Happy 20th anniversary to me!
I launched my voiceover business 20 years ago.
Since my last post was about using my journal, it’s only appropriate that this one goes back to where it all began, my first entry in my first book.
Saturday 8/28/1999 9:25pm
I’m spending my evening copying the CD of my first voice-over demo with the plan to mail a few to agents on Monday. How I got to this point and where I go from here will be the subject of this journal.
Friday 9/3/99 10:15pm
On Wednesday, September 1, 1999, I mailed 3 CDs to [3 Atlanta VO agents]. It was such a huge step, and I felt a tremendous sense of accomplishment and excitement to have pushed the dream out to people who could do something about it!
The past 20 years have been a remarkable evolutionary journey, to say the least! As I was reflecting on all that I’ve seen, read, written, voiced, and otherwise done in that time, I decided a blog post of 20 things I’ve learned would be a great way to celebrate this milestone!
So here’s the list, in no particular order. By the way, you’ll find more private journal entries sprinkled throughout these articles!
1) As I wrote in my journal on 8/30/99 (the part highlighted in green is from that journal entry), all of your family or friends won’t necessarily support you in your efforts to follow your dreams. That’s okay. People are in your life for a reason, a season, or a lifetime.
2) Like so many people, I mailed my first demo to VO agents without first establishing I was a marketable commodity who could offer them something they didn’t already have among the people they represent.
3) My library has a smorgasbord of material that will help me move forward in this career.
4) Every freelance voice talent/audiobook narrator needs a web site so people can find you. You wouldn’t believe how many times I see people asking on Facebook for contact info for a certain audiobook narrator. For what it’s worth, I’m on version 4 of my web site, and it probably won’t be my last.
5) Being a creative person in the public eye means that bad reviews go with the territory. If the reviews reveal a trend, it’s time to work with a coach to improve. Otherwise, shrug off the criticism.
6) I learned 6 valuable lessons from my first voiceover job.
7) If you don’t have work, create your own, and then do it again.
8) When the idea fairy hands you an inspired idea, act quickly because ideas love speed.
9) People who are price shoppers will cause you to spend the most time on their project, aren’t easily satisfied, brag to their friends about beating you down on price, and are often the slowest to pay. I don’t compete on price but instead market my strengths to prospective clients.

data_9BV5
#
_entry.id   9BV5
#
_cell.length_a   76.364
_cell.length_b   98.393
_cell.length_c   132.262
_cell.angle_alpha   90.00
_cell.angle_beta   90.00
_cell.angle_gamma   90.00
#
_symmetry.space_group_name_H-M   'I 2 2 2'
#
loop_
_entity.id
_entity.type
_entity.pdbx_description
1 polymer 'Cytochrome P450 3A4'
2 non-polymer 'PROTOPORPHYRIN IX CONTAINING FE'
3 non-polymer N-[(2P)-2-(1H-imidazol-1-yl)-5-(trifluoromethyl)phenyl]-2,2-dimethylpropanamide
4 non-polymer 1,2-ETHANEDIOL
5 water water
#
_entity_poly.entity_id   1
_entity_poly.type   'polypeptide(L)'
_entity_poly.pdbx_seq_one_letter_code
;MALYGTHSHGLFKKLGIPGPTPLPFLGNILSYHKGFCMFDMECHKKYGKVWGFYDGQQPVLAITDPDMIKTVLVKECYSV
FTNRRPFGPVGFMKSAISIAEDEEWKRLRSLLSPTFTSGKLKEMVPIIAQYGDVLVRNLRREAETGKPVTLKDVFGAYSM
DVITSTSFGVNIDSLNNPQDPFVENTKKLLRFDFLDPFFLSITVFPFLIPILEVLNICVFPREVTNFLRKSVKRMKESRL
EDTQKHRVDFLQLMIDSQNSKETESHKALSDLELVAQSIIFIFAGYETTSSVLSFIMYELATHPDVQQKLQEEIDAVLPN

10) I’ve read a lot about the Law of Attraction. I constantly must remind myself to not complain and instead think/speak/write what I want into existence.
11) I’m naturally an organized person, but creating and using a central repository for ideas was a game changer.
12) Every passion shouldn’t necessarily lead to a career choice, but the ones that do can fill you with boundless joy and an incredible sense of accomplishment!
13) As a strong introvert, I have a lot of natural resistance to meeting new people. However, I’ve found some ways to feel more at ease in —and even enjoy — those situations.
14) Stop the comparisons! It is the most self-defeating, self-negating behavior many of us have. I strive to be like Mel Fisher and maintain NOW thinking.
15) Every moment has meaning, so I decided to not only be grateful for the day job, but look for ways to actually find happiness when I hated that job.
16) One of the most exciting days in my life yielded 10 observations about marketing in a crowded marketplace.
17) I always look to see how other situations can apply to me and my business. I’ve drawn parallels and discovered secrets to success from my hair stylist, a tree service, our surfing instructor in Hawaii, movies like this one and this one, a TV show, and even during my time in swimming laps at the gym pool.
18) Acceptance of my life was the key to being in the flow. I don’t have to force things to happen. They will occur when the time is right.
19) The majority of audiobooks posted on ACX.com have royalty share contracts. I look for certain criteria before accepting one.
20) Helping other people achieve their dream has greatly helped me get even closer to fulfilling my own. I’m so very grateful for and humbled by all your kind comments here, on social media, and in person about how my articles and Facebook responses have helped you.
I feel like I’m barely scratching the surface with this list! Check out my blog archives for even more lessons learned!
Now that I’m heading into my 21st year of my business, it’s fitting that I’m stepping into an exciting new level of my destiny! My new site NarratorsRoadmap.com will be unveiled this month. Whether you dream of becoming an audiobook narrator or already are one, this site will be THE designation for narrators of all levels! Sign up for email updates or follow me and/or NarratorsRoadmap on Twitter to be alerted about the grand opening!
Karen, Thank you for this wonderful list along with all the links to resources. I am a narrator and am working on learning Spanish on Mango Languages but had never thought about accessing it for accents. Brilliant! Thank you for your continued recommendation to inexpensive and accessible knowledge. Here’s to another great 20!
Karen Commins says
Hi, Blair! Thanks for this very nice comment! I’m so glad you’re finding this info to be useful.
Best wishes for your success!